This study was conducted to evaluate the response of Bali bulls (Bos javanicus) to different semen collection methods and their effects on fresh and post-thawed semen quality. The collection methods employed were electro-ejaculation (EE), transrectal massage (RM) and RM followed by EE (RM + EE). A total of 25 untrained Bali bulls (age between 2 and 4 years old) were subjected to the different semen collection methods. Fresh semen samples from all the 25 bulls were evaluated for volume, pH, general motility, live/dead ratio and abnormality using the conventional method. For fresh and frozen samples collected by EE and RM from 10 bulls, computer-assisted semen analysis system was used for precise quantitative measurement of motility, velocity and forward progression. Accucell photometer was used to measure sperm concentration in all samples, regardless fresh and frozen. Semen samples were obtained 100% of the attempts using EE, 84% using RM and 96% using RM + EE. There were no differences among the collection methods for fresh semen quality characteristics, including motility, morphology and viability, but pH and volume were higher for EE than RM and RM + EE. Higher sperm concentration was observed in semen collected by RM than the other two methods. Different age groups (2-3 and >3-4 years old) of the bulls did not show significant differences in volume, pH, sperm concentration, percentages in motility, live/dead ratio and normal sperm morphology. The quality of semen for general and progressive motility, VAP, VSL and VCL and acrosomal integrity after thawing was higher for RM than EE. In conclusion, Bali bulls appeared to respond best to EE and the combination of RM + EE than RM, as a method of semen collection, with a shorter time of stimulation required. Differences in age of the Bali bulls did not affect the semen quality.
To improve the Boer goat semen quality during cryopreservation process, three experiments were carried out to investigate the effect of (i) different concentration of ascorbic acid supplementation (ii) rate of cooling with chilled semen characteristics and (iii) method of freezing on post-thaw Boer goat sperm using Tris-based extender. Ascorbic acid at 8.5 mg/ml improved the sperm parameters (motility, integrity of membrane and acrosome, morphology and viability), compared to control in cooled samples (p < 0.05). With regard to other concentrations and post-thawed parameters, ascorbic acid at 2.5-8.5 mg/ml led to higher percentages of sperm motility and integrities of membrane and acrosome when compared to control (p < 0.05). Slow cooling rises to higher percentages of sperm motility, acrosome integrity and viability, in comparison with fast cooling, in terms of cooled and frozen samples (p < 0.05). Programmable freezing method produced the higher percentages of sperm motility, integrities of membrane and acrosome and viability when compared to the freezing method of polystyrene box during goat sperm freezing (p < 0.05). In conclusion, chilled and post-thawed sperm quality of Boer goat was improved when a Tris-based extender supplemented with ascorbic acid was used at stages of different cooling rates and freezing methods.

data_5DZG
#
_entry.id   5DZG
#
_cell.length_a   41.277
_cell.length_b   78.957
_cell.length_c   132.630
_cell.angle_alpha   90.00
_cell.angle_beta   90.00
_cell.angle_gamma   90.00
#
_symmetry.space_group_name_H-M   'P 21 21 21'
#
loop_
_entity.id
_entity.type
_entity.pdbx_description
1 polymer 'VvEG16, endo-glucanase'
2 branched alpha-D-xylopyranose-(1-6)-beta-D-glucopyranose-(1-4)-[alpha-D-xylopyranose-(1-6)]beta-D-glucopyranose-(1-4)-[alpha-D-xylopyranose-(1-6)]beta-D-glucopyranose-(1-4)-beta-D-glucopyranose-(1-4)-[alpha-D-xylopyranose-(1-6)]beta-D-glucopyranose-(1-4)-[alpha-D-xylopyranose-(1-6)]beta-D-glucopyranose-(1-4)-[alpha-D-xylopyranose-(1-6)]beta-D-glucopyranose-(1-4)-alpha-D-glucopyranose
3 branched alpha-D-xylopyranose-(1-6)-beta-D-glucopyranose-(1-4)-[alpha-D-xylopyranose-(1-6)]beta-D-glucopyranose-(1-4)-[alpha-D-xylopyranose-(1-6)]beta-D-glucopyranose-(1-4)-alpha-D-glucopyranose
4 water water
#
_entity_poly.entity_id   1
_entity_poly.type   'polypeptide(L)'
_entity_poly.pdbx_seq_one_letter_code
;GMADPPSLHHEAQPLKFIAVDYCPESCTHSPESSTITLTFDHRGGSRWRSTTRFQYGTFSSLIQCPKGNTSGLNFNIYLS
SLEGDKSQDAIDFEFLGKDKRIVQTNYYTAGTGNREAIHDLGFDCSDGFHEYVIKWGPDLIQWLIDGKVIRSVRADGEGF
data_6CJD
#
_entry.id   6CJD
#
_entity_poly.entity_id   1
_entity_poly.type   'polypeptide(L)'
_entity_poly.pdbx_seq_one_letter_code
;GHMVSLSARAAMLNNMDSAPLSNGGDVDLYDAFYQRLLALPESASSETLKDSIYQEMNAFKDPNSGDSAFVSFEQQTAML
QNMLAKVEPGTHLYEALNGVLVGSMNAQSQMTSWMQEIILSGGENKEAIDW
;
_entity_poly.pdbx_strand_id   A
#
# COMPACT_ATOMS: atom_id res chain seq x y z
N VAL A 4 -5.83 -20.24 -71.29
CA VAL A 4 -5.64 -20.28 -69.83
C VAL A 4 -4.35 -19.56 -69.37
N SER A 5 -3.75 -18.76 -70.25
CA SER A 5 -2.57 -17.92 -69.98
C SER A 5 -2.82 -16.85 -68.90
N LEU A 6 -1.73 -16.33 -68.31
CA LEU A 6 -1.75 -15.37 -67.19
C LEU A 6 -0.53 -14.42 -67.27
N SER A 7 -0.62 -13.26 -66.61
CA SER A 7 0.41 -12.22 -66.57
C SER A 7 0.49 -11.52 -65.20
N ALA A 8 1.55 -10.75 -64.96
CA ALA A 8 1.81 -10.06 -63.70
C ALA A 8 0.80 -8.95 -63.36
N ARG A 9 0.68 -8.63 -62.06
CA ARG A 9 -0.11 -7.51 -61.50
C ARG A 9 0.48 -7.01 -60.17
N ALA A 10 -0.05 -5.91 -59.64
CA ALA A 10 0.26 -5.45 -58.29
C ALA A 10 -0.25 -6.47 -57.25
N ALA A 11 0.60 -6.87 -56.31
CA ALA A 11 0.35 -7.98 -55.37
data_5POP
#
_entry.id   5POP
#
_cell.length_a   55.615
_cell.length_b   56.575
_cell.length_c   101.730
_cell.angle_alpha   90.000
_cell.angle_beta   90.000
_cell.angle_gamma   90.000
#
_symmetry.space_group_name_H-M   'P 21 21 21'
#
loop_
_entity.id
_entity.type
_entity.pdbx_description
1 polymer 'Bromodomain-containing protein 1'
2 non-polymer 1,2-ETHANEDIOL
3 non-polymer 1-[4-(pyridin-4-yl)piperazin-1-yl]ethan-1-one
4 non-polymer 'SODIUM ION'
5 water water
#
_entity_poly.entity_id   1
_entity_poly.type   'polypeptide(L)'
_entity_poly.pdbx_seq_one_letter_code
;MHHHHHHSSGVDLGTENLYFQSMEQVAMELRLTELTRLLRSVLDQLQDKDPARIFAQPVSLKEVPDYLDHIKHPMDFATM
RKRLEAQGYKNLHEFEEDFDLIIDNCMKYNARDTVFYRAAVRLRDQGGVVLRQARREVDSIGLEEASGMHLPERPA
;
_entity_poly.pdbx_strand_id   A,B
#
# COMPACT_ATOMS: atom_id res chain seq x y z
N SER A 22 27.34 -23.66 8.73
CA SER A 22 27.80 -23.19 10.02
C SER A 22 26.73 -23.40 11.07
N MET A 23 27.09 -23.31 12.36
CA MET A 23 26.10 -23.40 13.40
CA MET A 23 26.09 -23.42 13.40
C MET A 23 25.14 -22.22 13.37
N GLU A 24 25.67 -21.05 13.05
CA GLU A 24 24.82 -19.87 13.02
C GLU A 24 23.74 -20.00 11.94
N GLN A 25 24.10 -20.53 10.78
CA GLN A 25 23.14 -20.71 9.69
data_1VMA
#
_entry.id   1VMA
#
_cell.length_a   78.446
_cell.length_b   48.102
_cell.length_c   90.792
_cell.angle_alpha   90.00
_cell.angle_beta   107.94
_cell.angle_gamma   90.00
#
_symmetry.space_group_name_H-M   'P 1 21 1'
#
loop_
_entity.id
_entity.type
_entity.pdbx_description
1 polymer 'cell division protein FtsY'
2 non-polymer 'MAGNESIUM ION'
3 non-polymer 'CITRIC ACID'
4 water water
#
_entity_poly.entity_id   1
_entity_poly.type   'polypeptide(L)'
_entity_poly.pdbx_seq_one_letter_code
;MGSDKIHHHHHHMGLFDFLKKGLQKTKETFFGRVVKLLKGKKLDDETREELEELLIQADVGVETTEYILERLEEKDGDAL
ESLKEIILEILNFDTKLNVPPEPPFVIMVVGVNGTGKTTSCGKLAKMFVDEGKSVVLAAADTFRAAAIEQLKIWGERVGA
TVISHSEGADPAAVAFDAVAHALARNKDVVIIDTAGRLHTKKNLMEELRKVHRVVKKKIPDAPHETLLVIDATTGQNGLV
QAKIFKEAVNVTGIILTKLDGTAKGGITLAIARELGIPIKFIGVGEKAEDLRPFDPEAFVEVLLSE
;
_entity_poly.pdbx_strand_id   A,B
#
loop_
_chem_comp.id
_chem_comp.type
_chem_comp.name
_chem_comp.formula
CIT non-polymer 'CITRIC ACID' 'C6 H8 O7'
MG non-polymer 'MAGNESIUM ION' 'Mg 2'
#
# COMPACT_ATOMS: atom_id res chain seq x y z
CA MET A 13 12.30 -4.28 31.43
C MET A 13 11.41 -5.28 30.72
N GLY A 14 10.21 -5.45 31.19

Present study aimed to investigate the effect of adding antioxidants, cysteine and ascorbic acid on the levels of glutamic oxaloacetic transaminase (GOT), glutamic-pyruvate (GPT), alkaline phosphatase (ALP), lactate dehydrogenase (LDH) and γ-glutamyl transpeptidase (GGT) enzymes of post-thawed stallion sperm. Ten ejaculates were collected each from four healthy stallions and cryopreserved using HF-20 freezing extender containing either 0 mg/ml cysteine or ascorbic acid, 0.5 mg/ml cysteine and 0.5 mg/ml ascorbic acid. All samples in freezing extender containing cysteine or ascorbic acid or none of them were assessed for sperm motility, viability, plasma membrane integrity, morphology and enzymes concentration. The ALP, LDH and GGT were significantly higher in 0-group compared with cysteine and ascorbic acid groups. The sperm motility of frozen-thawed semen with 0-group was significantly better compared with cysteine and ascorbic acid groups. The variation on viability, sperm membrane integrity and morphology were insignificant between all treated groups. Therefore, these enzymes were reduced when using antioxidants in the freezing extender. Results of the present study suggest that concentration of ALP, LDH and GGT enzymes could be used as parameters for prediction of frozen-thawed stallion semen.